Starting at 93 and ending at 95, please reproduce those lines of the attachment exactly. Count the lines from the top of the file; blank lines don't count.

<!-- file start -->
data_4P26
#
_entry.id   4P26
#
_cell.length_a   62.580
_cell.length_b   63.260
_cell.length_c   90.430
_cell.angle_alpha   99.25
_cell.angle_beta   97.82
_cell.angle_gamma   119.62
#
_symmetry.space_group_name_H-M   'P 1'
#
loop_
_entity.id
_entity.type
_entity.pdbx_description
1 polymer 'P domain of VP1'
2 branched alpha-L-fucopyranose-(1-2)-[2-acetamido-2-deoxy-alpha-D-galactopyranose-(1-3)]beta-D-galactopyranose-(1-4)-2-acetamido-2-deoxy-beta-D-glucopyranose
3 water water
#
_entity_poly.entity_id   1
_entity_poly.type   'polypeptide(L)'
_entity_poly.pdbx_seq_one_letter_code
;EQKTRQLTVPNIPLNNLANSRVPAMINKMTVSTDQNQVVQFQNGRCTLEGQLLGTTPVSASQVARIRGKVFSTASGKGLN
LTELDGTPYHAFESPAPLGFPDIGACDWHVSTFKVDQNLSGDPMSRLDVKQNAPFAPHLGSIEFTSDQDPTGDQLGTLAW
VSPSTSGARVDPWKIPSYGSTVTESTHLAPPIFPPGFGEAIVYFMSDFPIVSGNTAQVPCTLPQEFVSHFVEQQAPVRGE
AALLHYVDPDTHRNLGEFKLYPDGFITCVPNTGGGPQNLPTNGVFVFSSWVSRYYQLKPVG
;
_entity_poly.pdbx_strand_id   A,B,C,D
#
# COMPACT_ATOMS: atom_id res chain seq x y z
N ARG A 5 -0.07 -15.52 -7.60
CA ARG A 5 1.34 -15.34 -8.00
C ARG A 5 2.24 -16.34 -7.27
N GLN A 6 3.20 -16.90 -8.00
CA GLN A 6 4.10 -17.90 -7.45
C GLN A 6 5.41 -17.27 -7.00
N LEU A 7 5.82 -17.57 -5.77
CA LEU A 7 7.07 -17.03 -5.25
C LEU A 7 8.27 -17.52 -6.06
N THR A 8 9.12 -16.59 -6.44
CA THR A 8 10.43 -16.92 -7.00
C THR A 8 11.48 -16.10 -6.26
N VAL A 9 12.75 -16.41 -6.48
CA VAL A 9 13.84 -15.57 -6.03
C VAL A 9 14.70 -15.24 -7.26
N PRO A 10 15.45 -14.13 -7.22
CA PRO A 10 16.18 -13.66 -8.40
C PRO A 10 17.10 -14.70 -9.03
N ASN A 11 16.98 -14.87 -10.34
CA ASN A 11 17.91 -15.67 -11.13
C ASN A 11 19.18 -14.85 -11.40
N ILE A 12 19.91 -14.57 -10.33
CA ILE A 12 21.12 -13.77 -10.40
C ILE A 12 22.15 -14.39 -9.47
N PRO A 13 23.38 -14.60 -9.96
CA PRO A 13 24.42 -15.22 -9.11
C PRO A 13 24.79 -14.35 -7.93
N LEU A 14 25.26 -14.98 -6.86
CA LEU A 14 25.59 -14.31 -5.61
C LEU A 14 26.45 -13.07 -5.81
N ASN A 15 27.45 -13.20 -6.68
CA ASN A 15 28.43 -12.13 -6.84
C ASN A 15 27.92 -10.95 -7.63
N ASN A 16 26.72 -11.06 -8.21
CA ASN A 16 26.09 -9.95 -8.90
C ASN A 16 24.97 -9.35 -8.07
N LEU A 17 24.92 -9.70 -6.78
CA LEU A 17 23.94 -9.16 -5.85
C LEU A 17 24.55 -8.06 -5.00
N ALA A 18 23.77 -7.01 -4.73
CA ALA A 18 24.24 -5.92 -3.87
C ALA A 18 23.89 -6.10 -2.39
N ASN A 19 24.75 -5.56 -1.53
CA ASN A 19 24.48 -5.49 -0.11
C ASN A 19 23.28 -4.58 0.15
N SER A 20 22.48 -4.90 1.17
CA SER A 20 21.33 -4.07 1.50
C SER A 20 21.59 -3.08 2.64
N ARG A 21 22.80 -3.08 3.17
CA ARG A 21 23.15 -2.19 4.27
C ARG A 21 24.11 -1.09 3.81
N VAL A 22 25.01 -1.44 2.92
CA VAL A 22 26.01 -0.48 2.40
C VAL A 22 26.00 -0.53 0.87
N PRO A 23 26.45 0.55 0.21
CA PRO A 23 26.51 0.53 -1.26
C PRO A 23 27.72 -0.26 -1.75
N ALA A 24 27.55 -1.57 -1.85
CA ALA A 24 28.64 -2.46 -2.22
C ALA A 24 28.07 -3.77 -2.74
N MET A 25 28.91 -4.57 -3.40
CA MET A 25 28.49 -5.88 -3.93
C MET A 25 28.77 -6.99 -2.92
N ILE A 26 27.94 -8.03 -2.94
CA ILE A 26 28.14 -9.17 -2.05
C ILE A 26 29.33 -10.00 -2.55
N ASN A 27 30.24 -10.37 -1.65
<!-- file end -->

N MET A 25 28.91 -4.57 -3.40
CA MET A 25 28.49 -5.88 -3.93
C MET A 25 28.77 -6.99 -2.92